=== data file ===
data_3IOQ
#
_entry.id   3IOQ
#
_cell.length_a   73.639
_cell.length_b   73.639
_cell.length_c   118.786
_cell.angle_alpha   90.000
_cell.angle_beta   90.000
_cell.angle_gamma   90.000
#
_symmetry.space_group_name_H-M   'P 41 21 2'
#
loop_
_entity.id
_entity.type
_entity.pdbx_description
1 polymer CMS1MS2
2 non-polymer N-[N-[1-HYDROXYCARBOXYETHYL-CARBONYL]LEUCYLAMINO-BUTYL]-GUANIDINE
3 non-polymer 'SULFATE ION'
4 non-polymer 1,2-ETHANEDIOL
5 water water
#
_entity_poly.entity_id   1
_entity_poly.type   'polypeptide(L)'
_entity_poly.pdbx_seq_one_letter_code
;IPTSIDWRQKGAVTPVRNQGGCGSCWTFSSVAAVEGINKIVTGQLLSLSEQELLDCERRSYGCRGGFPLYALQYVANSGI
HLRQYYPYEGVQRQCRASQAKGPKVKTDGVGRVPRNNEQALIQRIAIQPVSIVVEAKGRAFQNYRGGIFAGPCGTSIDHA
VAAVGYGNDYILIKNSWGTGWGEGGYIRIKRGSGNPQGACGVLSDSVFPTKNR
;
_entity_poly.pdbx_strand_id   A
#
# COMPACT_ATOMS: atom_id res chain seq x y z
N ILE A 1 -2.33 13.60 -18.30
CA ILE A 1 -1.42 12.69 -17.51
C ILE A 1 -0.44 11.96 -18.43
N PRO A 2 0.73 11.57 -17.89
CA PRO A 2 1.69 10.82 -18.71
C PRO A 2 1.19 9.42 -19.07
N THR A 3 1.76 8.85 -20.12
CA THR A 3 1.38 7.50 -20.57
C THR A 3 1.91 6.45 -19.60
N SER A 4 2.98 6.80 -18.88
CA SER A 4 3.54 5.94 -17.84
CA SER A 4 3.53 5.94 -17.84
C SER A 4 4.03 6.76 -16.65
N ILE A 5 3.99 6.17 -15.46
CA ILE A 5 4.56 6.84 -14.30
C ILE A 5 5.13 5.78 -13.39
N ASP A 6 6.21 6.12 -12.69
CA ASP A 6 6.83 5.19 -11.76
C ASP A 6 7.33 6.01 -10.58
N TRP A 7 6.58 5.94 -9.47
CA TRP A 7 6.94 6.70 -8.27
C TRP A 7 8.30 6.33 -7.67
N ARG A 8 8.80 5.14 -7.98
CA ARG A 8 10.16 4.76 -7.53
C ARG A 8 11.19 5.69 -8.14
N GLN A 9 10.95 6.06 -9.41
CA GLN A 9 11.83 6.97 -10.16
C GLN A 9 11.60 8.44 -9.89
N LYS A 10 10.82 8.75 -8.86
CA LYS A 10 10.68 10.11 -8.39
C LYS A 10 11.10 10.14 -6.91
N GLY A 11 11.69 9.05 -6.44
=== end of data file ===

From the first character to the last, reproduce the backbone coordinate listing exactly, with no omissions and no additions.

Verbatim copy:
data_3IOQ
#
_entry.id   3IOQ
#
_cell.length_a   73.639
_cell.length_b   73.639
_cell.length_c   118.786
_cell.angle_alpha   90.000
_cell.angle_beta   90.000
_cell.angle_gamma   90.000
#
_symmetry.space_group_name_H-M   'P 41 21 2'
#
loop_
_entity.id
_entity.type
_entity.pdbx_description
1 polymer CMS1MS2
2 non-polymer N-[N-[1-HYDROXYCARBOXYETHYL-CARBONYL]LEUCYLAMINO-BUTYL]-GUANIDINE
3 non-polymer 'SULFATE ION'
4 non-polymer 1,2-ETHANEDIOL
5 water water
#
_entity_poly.entity_id   1
_entity_poly.type   'polypeptide(L)'
_entity_poly.pdbx_seq_one_letter_code
;IPTSIDWRQKGAVTPVRNQGGCGSCWTFSSVAAVEGINKIVTGQLLSLSEQELLDCERRSYGCRGGFPLYALQYVANSGI
HLRQYYPYEGVQRQCRASQAKGPKVKTDGVGRVPRNNEQALIQRIAIQPVSIVVEAKGRAFQNYRGGIFAGPCGTSIDHA
VAAVGYGNDYILIKNSWGTGWGEGGYIRIKRGSGNPQGACGVLSDSVFPTKNR
;
_entity_poly.pdbx_strand_id   A
#
# COMPACT_ATOMS: atom_id res chain seq x y z
N ILE A 1 -2.33 13.60 -18.30
CA ILE A 1 -1.42 12.69 -17.51
C ILE A 1 -0.44 11.96 -18.43
N PRO A 2 0.73 11.57 -17.89
CA PRO A 2 1.69 10.82 -18.71
C PRO A 2 1.19 9.42 -19.07
N THR A 3 1.76 8.85 -20.12
CA THR A 3 1.38 7.50 -20.57
C THR A 3 1.91 6.45 -19.60
N SER A 4 2.98 6.80 -18.88
CA SER A 4 3.54 5.94 -17.84
CA SER A 4 3.53 5.94 -17.84
C SER A 4 4.03 6.76 -16.65
N ILE A 5 3.99 6.17 -15.46
CA ILE A 5 4.56 6.84 -14.30
C ILE A 5 5.13 5.78 -13.39
N ASP A 6 6.21 6.12 -12.69
CA ASP A 6 6.83 5.19 -11.76
C ASP A 6 7.33 6.01 -10.58
N TRP A 7 6.58 5.94 -9.47
CA TRP A 7 6.94 6.70 -8.27
C TRP A 7 8.30 6.33 -7.67
N ARG A 8 8.80 5.14 -7.98
CA ARG A 8 10.16 4.76 -7.53
C ARG A 8 11.19 5.69 -8.14
N GLN A 9 10.95 6.06 -9.41
CA GLN A 9 11.83 6.97 -10.16
C GLN A 9 11.60 8.44 -9.89
N LYS A 10 10.82 8.75 -8.86
CA LYS A 10 10.68 10.11 -8.39
C LYS A 10 11.10 10.14 -6.91
N GLY A 11 11.69 9.05 -6.44